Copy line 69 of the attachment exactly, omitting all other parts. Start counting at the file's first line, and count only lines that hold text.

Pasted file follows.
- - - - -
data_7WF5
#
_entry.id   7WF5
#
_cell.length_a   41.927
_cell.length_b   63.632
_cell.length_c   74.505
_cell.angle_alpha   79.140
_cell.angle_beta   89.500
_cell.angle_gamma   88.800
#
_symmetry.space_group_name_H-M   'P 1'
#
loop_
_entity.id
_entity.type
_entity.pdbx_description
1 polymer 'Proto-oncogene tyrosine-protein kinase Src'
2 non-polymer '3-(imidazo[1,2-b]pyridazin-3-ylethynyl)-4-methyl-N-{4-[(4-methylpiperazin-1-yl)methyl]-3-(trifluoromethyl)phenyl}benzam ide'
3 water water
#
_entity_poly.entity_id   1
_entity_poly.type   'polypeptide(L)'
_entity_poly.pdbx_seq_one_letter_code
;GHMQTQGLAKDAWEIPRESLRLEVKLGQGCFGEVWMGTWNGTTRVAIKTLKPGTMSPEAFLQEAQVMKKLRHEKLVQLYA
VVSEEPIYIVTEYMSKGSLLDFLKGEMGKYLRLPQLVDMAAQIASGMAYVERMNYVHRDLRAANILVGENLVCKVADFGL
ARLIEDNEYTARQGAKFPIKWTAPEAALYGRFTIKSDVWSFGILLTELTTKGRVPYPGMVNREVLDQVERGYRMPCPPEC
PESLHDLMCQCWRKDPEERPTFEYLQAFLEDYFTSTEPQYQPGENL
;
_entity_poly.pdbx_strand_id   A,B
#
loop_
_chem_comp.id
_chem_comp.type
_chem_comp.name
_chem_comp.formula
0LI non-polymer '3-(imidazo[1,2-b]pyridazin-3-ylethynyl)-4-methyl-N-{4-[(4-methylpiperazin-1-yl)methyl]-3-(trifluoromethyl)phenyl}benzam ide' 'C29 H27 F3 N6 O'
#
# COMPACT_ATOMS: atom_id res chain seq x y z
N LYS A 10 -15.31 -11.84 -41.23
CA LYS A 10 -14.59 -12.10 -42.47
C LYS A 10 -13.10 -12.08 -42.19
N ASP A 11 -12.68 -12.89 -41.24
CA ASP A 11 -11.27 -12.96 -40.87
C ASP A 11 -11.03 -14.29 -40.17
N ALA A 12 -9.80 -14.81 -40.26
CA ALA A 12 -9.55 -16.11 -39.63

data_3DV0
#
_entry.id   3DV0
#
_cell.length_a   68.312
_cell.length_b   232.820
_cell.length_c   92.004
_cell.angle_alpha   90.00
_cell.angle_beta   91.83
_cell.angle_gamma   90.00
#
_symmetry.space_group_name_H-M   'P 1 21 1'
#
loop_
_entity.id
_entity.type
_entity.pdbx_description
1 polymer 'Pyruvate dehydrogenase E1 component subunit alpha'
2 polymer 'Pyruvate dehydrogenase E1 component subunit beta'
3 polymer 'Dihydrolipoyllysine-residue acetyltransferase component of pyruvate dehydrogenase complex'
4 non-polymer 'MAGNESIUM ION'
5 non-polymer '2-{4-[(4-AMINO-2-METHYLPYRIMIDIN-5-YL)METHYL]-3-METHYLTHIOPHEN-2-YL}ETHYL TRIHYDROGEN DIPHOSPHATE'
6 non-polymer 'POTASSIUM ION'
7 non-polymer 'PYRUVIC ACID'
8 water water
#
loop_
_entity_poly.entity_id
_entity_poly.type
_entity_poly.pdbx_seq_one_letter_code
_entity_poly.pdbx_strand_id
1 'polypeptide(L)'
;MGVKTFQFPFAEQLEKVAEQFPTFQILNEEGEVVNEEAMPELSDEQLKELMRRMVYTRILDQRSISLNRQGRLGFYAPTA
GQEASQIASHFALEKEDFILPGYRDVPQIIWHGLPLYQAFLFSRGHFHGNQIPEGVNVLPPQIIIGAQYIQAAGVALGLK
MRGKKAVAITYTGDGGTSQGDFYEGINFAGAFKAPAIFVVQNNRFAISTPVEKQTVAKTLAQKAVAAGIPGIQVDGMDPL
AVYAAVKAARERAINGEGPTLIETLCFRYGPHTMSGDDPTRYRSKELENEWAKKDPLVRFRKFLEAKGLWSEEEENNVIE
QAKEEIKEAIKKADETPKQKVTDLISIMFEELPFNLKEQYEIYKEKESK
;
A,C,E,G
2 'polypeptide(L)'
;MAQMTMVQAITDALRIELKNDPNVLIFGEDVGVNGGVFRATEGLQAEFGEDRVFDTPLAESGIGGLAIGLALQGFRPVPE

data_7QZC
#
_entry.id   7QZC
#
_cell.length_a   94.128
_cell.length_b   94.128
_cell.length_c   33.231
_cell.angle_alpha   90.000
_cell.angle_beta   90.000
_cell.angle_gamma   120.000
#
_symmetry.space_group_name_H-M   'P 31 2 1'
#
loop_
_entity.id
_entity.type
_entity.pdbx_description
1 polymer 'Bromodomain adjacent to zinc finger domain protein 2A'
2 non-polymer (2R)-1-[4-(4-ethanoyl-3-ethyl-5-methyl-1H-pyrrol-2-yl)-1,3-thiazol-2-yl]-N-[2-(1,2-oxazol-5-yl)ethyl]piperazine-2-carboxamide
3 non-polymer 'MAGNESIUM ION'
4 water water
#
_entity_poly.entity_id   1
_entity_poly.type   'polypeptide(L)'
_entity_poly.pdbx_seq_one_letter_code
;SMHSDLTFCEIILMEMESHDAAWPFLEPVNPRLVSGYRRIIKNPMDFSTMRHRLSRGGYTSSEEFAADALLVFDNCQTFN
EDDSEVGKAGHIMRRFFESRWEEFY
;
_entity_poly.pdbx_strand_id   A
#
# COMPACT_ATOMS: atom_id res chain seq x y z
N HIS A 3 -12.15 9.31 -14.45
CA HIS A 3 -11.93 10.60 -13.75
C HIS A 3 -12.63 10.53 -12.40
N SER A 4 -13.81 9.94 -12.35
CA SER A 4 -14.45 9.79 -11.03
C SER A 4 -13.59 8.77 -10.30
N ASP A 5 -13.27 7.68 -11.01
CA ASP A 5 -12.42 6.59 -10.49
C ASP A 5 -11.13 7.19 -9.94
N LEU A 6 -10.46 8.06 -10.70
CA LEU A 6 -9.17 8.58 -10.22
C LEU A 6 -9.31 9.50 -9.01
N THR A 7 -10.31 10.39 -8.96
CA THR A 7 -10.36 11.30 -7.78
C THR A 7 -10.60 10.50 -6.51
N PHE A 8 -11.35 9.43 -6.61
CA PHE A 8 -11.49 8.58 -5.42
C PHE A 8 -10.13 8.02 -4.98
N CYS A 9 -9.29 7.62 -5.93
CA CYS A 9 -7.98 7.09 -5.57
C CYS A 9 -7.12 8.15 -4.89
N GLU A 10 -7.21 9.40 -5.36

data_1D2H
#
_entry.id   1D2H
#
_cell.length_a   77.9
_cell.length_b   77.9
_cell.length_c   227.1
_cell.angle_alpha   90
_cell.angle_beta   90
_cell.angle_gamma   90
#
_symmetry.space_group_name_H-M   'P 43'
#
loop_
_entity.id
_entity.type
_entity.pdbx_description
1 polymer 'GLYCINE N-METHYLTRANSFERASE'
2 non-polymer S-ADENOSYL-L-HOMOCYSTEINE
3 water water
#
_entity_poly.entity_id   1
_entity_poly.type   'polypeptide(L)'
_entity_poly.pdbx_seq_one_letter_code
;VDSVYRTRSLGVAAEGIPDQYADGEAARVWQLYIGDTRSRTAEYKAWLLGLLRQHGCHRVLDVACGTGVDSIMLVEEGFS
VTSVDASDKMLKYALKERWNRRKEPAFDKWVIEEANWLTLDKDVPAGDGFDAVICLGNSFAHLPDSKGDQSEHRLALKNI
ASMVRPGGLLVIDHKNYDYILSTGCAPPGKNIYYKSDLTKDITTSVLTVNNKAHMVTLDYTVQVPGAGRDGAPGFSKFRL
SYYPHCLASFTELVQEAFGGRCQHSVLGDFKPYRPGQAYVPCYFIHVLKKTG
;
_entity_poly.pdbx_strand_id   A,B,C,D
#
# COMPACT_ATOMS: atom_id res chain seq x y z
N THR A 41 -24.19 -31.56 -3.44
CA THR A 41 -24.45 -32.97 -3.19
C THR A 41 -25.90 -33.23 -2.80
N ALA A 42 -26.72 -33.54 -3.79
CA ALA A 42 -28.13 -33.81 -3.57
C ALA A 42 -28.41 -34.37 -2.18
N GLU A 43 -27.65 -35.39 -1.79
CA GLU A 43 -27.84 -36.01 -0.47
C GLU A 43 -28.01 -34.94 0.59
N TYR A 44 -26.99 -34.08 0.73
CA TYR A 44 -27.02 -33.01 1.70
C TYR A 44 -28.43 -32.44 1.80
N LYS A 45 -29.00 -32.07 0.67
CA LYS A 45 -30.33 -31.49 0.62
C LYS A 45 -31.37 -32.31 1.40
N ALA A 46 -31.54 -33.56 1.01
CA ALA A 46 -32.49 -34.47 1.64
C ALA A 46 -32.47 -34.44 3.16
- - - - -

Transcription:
5 non-polymer '2-{4-[(4-AMINO-2-METHYLPYRIMIDIN-5-YL)METHYL]-3-METHYLTHIOPHEN-2-YL}ETHYL TRIHYDROGEN DIPHOSPHATE'